Streamlined Data Consolidation: Users will be able to upload their raw data files directly to an extended version of the LONI infrastructure where they will automatically be classified, converted, and annotated. By automating much of this process, researchers both uploading and downloading data will be spared the time and effort currently involved in accessing and sharing epilepsy data. This streamlined data consolidation will increase the financial efficiency and scientific productivity of the CWOW and the broader epilepsy research community. In addition, physical samples will be brought together in a single biobank, further reducing coordination challenges. Much of these data have already been collected by the PIs presenting this proposal; however, the huge size of these data combined with the many different file formats makes effective navigation currently frustratingly labor-intensive and error-prone.
User-friendly data search and navigation: By converting data to consistent file formats and tagging that data with metadata, the CWOW will enable Google-style search of all available epilepsy data. However, because data will be interlinked and co-registered across data sets and modalities, the search functionality will not simply match data against individual items like Google—rather, it will find interlinked combinations of data (even across modalities and data sources) that match the desired criteria. This enables sophisticated custom searches that match the functionality of predefined query forms. Users will be able to browse data in its most appropriate visual representation and pivot from one data view or modality to another. Through our experiences with LONI, we have learned the access control and sharing mechanisms required by the community and how effectively to enable inter-project as well as community-scale data sharing. Key components include giving users explicit access control for their data and results as well as providing project groups for larger-scale permissions management. Furthermore, comparable tools that can be repurposed were developed for LONI as part of our planning grant and projects like ADNI.
Automated analysis: The LONI Pipeline contains a common framework for visual and programmatic construction of data-driven workflows for electrophysiology, imaging, and biosample data. We will customize these tools to the study of epilepsy data. With the aid of LONI’s workflow builder, complex analyses are represented visually, further supporting researchers’ investigations. Examples of Pipeline applications include developing a unified coordinate space for seizure locations across organisms, using string similarity and value overlap to predict that different contributor metadata fields are the same, and providing graphical interfaces for linking data. Co-registration algorithms will typically be invoked at upload-time but may be triggered later manually for further refinement. The IAC will provide MRI supervision and integration from different scanners and centers by supervising phantom studies, assessing quality, and fixing problems with heterogeneity. While LONI has primarily used Pipeline for human data, it has also been used to study neural networks of the mouse neocortex. The CWOW would further expand these capabilities, providing robust workflow pipelines for both humans and animal models.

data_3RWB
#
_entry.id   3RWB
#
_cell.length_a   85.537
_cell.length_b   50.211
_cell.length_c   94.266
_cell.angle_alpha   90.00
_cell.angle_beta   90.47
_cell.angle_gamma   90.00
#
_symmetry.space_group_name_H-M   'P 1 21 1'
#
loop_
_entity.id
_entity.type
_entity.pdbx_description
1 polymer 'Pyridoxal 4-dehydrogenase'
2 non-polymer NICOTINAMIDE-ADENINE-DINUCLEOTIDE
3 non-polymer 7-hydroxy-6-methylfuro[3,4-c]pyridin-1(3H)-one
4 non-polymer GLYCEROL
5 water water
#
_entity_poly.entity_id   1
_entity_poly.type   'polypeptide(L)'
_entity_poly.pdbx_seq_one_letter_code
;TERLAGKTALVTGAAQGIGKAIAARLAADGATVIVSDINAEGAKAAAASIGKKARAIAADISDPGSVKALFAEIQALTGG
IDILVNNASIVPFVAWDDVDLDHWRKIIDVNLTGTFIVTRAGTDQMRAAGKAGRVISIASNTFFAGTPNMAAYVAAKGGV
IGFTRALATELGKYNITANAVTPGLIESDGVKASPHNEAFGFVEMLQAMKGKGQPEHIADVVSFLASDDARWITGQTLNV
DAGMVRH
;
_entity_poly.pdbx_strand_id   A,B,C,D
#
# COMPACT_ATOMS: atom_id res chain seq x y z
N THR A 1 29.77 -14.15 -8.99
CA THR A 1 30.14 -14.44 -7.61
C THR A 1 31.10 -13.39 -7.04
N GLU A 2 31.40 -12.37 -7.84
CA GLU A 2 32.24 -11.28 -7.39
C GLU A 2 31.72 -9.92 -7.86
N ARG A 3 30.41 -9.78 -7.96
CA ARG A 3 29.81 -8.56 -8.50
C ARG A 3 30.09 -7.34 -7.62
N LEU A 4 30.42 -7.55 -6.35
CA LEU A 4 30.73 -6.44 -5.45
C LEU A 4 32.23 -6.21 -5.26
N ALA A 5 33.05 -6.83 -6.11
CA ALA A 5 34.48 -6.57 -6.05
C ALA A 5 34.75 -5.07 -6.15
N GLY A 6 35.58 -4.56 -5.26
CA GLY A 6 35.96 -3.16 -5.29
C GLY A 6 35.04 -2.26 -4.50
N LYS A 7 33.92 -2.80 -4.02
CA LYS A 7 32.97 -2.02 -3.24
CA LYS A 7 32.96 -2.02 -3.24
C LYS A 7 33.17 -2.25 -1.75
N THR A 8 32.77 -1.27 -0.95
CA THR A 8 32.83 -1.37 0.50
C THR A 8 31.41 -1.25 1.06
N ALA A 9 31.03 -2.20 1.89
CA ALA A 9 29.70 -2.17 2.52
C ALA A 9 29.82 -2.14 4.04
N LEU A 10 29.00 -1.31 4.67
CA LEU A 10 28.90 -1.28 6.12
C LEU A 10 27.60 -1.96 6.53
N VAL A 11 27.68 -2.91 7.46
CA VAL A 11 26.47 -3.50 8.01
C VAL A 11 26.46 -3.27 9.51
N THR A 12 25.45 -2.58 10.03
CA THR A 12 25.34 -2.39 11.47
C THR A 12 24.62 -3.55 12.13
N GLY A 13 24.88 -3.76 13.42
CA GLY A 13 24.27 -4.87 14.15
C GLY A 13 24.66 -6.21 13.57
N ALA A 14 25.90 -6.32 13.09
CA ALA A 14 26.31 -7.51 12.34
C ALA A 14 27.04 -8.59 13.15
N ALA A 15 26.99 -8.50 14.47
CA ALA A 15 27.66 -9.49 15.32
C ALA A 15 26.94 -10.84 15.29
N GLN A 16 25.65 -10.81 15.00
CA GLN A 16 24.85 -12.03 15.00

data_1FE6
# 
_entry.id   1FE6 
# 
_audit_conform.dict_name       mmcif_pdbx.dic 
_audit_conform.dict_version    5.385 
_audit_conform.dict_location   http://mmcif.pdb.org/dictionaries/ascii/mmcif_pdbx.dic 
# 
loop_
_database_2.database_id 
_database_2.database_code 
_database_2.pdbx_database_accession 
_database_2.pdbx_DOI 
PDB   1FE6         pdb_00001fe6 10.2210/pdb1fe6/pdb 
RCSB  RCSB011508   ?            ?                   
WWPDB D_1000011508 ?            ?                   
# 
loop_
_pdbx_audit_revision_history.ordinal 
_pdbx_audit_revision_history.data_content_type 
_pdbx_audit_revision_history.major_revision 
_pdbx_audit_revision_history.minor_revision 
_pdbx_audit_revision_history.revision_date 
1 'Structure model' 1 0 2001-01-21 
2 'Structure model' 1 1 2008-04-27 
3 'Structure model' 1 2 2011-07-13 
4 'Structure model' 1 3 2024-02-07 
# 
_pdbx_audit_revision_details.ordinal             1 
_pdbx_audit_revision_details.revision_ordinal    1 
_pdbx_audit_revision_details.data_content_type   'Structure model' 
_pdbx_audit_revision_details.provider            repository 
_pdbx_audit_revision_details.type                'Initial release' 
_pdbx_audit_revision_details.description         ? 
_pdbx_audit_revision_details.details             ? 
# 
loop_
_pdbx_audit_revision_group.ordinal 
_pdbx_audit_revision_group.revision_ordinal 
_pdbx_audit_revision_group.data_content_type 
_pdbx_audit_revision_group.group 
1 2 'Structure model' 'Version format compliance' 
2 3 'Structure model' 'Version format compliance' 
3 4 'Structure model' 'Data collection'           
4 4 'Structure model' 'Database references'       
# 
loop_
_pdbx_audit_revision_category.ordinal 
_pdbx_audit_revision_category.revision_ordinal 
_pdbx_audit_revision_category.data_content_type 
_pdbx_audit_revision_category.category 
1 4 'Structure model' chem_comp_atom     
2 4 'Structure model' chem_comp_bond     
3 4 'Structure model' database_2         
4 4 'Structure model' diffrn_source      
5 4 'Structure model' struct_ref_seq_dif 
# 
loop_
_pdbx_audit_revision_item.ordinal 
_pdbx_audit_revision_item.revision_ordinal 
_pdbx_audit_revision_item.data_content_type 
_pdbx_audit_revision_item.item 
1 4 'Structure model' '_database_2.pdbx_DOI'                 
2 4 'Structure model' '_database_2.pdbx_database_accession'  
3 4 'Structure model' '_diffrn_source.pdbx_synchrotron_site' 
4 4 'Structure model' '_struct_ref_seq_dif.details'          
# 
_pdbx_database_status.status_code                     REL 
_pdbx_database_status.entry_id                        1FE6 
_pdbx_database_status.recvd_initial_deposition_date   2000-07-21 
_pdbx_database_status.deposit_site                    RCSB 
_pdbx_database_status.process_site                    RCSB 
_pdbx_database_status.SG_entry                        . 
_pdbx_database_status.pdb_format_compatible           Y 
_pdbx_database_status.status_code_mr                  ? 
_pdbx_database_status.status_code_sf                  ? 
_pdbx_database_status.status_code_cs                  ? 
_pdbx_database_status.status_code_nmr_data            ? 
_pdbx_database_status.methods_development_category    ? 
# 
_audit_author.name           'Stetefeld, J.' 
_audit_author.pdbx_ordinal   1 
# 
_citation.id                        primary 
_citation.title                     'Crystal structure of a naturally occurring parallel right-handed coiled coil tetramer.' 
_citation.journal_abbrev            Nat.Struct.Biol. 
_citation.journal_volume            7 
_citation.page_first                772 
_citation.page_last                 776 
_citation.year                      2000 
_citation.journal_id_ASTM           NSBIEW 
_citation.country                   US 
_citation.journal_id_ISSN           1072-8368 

Iterative improvement using novel analytical tools: The sheer quantity of data and the noise inherent in the data necessitates the development of novel analytical tools, incorporating the most recently developed mathematical and statistical tools to discover previously undetected biomarkers. Dr. Bragin et al. recently discovered a novel biomarker, repetitive high frequency oscillations and spikes (rHFOSs). Dr. Gotman, a consultant on this project, has established tools to study the relationship between spikes and HFOs and showed their links to epileptogenesis. Dr. Duncan has developed sophisticated mathematical methods to analyze both animal and human data separately and for trans-species comparisons.
We are keenly aware of multiple conceptual and technical issues regarding data analyses with biomarkers, including within subject correlation, multiplicity, multiple clinical endpoints, and selection bias. Utilization of multiple statistical approaches will allow us to address these concerns in full.
Standardized sample collection, shipping, and biobank storage protocols: The project will define methods for harvesting, freezing, and storing tissue and other biosamples (i.e. serum). Data and tissue stored for collaborating preclinical trials, such as TRACK TBI, ALLO, PPMI, TRACKHD, ICBM, AIBL, ACE, ABIDE, 4RTNI, Mapp, and the Human Connectome Project already have these protocols in place with informatics provided by LONI. Animal protocols for storing parallel samples to humans will be stored and treated in a similar fashion to compare findings from parallel human and animal studies.
A data safety monitoring board (DSMB) will advise us as we perform a rigorous multicenter preclinical antiepileptogenesis trial using a blinded, vehicle-controlled randomized study design to determine the antiepileptogenic effect of the lead compound. The results of the three projects integrated with the IAC, following the close guidance of the DSMB, will assist in planning the optimal design of a future clinical antiepileptogenesis trial for successful drugs.